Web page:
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What to see in Montone

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Discover what to see in Montone 

Surrounded by the state-owned forest of Pietralunga (foresta demaniale),  acknowledged by the Umbrian Region as an S.I.C. (European Community Site of Interest) (Sito di Interesse Comunitario),  with numerous and varied fauna and flora protected in the two Oasi di Varrea and of Candeleto, the old town of Montone still retains its medieval appearance – the urban layout is surrounded by thick defense walls beautified by several municipal towers. When you reach the old city center, you will recognize all the typical aspects of a mountain town sitting atop a hill and presiding over the fertile valleys below. The winding streets alternating with stairs to reach the highest points, tight little squares framed by churches of different periods and what is left of the Rocca di Braccio, the old fortified tower, will be an impressive backdrop to this borgo, ‘frozen’ in its ancient forms.

Not far from the main square you can visit the ex-church and convent of St Frances (ex Chiesa e convent di S. Francesco), which today houses the Municipal Museum and Art Gallery (Museo e Pinacoteca Comunale). Inside are paintings from the 15th century by artists the likes of Bartolomeo Caporali and Antonio Bencvivelli. In the same building there is an unusual modern section dedicated to East Africa, the Museo Etnografico “Il Tamburo Parlante” (the ‘Talking Drum’ Ethnic Museum), with extraordinary examples of art that becomes an instrument of cultural integration. Moving to the south part of the village, you will see another church – the chiesa di Maria Assunta – also known as the Chiesa di S. Gregorio o Collegiale, because in the 1600s it replaced St Gregory’s Church beyond the city walls and became the Bishop’s Seat. Every year on Easter Monday and the second to last Sunday in August, the worshiped religious relic the Sacred Thorn (Sacra Spina) is brought into this church; it is otherwise preserved in the adjacent convent of the Clarisse nuns (the Poor Clares). Continuing your stroll through town towards the city walls, you will find the Rocca di Montone or di Braccio, which is simply the fortified tower, the last remaining part of the majestic residence of the Fortebracci family that survived the devastation ordered by Pope Sixtus IV in 1478. The structure, built as a military fortress and residence, was replaced by the convent of St Catherine d’Alessandria and is now where the city library (Biblioteca Comunale) and the town history archives (Archivio Storico) are kept. The town’s glorious past blends in nicely with modern times thanks to the knowledgeable activities of the local administration.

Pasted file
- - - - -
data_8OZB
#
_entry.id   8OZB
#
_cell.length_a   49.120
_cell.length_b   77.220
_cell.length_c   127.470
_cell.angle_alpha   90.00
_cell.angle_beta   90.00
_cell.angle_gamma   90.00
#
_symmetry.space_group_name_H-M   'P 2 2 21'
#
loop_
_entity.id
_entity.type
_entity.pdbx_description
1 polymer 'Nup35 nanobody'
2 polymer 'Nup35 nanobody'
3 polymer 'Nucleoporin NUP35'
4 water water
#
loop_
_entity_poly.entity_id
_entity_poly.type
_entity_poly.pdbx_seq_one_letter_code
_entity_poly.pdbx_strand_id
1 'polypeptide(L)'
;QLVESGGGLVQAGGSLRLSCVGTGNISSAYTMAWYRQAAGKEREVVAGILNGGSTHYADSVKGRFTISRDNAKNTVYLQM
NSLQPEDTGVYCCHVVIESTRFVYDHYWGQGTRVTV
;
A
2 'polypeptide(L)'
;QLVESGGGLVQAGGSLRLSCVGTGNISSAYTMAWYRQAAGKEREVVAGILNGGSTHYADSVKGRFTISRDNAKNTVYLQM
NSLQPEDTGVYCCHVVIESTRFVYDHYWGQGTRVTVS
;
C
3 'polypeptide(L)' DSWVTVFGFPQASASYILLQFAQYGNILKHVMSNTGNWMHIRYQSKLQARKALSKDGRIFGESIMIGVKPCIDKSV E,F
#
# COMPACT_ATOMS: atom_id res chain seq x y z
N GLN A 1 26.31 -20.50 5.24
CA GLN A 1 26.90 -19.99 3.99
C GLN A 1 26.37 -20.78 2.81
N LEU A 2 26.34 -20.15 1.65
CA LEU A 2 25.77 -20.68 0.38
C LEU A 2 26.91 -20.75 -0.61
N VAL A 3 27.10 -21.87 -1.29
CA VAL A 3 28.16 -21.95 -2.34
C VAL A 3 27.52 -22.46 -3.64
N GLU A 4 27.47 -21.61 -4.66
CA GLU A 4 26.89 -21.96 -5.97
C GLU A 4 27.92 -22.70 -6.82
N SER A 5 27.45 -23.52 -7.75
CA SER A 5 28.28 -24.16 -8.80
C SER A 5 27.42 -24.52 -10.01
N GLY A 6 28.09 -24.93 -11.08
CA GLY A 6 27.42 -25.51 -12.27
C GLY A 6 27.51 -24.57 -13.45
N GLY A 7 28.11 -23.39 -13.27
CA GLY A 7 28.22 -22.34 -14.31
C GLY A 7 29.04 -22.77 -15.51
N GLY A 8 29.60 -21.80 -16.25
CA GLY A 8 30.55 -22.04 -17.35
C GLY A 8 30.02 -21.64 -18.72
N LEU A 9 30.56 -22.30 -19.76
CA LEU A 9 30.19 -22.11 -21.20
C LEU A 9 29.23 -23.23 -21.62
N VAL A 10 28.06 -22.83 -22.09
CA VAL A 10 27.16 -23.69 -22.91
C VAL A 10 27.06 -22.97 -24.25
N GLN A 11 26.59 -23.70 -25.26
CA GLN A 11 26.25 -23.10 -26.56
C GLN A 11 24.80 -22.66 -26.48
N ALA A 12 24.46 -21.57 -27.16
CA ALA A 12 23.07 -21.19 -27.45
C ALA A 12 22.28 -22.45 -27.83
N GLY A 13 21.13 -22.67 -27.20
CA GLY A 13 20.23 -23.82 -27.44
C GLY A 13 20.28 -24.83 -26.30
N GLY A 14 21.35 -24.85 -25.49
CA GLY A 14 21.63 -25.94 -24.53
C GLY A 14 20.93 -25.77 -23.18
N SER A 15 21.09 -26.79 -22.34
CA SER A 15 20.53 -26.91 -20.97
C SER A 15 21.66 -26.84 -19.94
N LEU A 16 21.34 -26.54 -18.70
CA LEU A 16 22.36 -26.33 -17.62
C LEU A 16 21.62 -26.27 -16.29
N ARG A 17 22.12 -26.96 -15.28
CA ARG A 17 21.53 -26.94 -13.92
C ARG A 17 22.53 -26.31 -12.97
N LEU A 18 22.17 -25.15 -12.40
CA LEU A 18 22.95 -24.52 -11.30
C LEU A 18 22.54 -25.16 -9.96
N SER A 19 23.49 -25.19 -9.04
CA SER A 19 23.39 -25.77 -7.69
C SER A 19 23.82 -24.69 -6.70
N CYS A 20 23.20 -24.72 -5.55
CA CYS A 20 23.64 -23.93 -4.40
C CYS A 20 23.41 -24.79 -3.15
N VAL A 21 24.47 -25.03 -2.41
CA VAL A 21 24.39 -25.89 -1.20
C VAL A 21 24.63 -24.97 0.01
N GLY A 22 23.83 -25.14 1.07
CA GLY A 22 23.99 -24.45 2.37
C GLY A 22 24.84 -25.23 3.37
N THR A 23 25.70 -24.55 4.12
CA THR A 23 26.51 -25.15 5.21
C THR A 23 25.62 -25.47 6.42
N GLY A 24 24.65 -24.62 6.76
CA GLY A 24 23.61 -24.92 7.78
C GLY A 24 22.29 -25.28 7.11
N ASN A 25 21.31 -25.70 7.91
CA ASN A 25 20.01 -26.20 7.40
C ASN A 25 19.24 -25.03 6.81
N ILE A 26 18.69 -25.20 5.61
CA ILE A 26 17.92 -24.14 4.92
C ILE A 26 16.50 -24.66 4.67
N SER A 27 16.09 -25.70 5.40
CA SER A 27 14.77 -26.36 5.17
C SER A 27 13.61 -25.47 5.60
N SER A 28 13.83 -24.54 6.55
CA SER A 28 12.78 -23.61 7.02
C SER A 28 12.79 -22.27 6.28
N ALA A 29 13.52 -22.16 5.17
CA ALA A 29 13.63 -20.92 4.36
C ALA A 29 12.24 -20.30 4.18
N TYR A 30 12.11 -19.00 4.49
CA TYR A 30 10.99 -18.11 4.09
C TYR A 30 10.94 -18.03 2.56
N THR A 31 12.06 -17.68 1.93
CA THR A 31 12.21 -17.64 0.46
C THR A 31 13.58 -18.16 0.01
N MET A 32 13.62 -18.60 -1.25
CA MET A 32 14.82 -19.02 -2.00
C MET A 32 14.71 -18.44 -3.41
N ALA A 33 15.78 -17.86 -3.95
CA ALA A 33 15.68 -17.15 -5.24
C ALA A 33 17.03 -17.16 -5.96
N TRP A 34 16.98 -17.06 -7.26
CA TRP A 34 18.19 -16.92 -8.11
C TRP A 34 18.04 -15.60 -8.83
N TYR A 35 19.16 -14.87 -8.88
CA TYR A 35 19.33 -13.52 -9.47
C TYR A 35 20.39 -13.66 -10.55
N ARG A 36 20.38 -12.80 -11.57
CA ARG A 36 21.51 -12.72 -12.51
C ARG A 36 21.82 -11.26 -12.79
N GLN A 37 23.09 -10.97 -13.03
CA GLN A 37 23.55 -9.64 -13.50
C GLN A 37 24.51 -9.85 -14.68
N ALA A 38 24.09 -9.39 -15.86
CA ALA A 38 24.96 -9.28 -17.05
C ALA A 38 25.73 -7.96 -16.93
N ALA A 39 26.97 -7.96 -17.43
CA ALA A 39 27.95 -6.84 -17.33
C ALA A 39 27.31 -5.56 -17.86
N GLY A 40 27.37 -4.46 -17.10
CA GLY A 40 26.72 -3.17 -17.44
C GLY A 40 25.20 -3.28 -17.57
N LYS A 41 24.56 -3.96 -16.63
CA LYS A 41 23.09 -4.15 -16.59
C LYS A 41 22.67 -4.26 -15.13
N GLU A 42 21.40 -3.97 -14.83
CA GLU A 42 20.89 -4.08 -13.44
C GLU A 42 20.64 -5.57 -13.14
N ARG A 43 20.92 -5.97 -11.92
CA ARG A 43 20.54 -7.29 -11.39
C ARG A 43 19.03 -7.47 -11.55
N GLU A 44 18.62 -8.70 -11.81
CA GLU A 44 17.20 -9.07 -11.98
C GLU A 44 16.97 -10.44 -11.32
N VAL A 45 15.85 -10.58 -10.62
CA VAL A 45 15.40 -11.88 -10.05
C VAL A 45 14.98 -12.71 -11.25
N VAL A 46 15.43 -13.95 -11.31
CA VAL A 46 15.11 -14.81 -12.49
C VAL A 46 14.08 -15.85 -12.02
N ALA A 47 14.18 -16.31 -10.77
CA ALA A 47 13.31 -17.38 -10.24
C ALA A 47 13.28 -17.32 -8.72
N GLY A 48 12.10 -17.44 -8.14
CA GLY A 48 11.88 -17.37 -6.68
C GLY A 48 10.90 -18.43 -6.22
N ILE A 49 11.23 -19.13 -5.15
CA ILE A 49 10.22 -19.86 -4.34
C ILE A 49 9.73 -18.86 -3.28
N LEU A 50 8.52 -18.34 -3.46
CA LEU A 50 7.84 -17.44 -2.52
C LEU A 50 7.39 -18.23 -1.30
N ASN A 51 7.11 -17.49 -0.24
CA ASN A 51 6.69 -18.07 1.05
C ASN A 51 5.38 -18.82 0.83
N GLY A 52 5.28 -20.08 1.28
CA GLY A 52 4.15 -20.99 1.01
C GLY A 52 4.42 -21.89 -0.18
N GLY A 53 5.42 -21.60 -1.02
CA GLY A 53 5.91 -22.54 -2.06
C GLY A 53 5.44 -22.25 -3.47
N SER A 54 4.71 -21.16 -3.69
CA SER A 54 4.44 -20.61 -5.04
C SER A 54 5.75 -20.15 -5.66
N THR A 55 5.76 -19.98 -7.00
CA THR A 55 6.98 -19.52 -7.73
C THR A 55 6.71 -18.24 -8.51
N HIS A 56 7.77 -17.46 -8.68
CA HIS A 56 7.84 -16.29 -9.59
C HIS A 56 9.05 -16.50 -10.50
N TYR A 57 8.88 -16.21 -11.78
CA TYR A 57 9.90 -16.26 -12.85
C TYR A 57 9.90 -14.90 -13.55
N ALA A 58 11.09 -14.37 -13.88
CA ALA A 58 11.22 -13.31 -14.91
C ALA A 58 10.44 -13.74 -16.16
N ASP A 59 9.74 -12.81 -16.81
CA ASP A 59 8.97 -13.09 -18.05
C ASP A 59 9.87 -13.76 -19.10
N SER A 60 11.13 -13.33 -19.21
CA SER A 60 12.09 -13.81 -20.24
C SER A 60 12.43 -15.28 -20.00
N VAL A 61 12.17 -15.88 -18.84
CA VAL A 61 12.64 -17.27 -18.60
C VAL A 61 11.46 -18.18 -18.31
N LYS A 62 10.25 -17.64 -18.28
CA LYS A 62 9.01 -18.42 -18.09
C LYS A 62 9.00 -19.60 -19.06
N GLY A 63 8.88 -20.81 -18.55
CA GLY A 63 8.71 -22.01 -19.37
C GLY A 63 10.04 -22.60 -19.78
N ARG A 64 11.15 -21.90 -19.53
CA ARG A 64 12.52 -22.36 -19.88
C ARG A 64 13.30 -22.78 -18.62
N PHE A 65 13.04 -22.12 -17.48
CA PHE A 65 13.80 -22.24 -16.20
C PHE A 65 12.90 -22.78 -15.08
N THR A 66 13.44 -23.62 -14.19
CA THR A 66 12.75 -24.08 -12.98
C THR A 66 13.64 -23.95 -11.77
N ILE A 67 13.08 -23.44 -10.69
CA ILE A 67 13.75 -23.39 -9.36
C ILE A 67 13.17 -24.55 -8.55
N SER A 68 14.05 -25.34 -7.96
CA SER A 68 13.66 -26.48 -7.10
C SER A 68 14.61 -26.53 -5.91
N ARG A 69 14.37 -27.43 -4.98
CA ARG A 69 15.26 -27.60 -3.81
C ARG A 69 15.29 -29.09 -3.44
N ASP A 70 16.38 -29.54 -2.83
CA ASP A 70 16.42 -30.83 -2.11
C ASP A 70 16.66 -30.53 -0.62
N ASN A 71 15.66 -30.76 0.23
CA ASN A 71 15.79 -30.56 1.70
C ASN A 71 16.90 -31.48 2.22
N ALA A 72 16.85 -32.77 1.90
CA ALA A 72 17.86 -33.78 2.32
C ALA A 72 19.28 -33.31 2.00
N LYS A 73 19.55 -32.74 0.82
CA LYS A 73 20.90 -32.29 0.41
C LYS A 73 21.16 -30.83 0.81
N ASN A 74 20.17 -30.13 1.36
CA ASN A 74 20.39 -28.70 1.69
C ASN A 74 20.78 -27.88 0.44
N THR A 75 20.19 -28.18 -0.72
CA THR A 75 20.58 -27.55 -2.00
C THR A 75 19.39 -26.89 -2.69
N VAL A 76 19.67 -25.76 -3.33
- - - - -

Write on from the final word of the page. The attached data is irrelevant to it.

If you think what we have told you so far is enough, think of it as just a starter –or antipasto – of what this small charming town has to offer.

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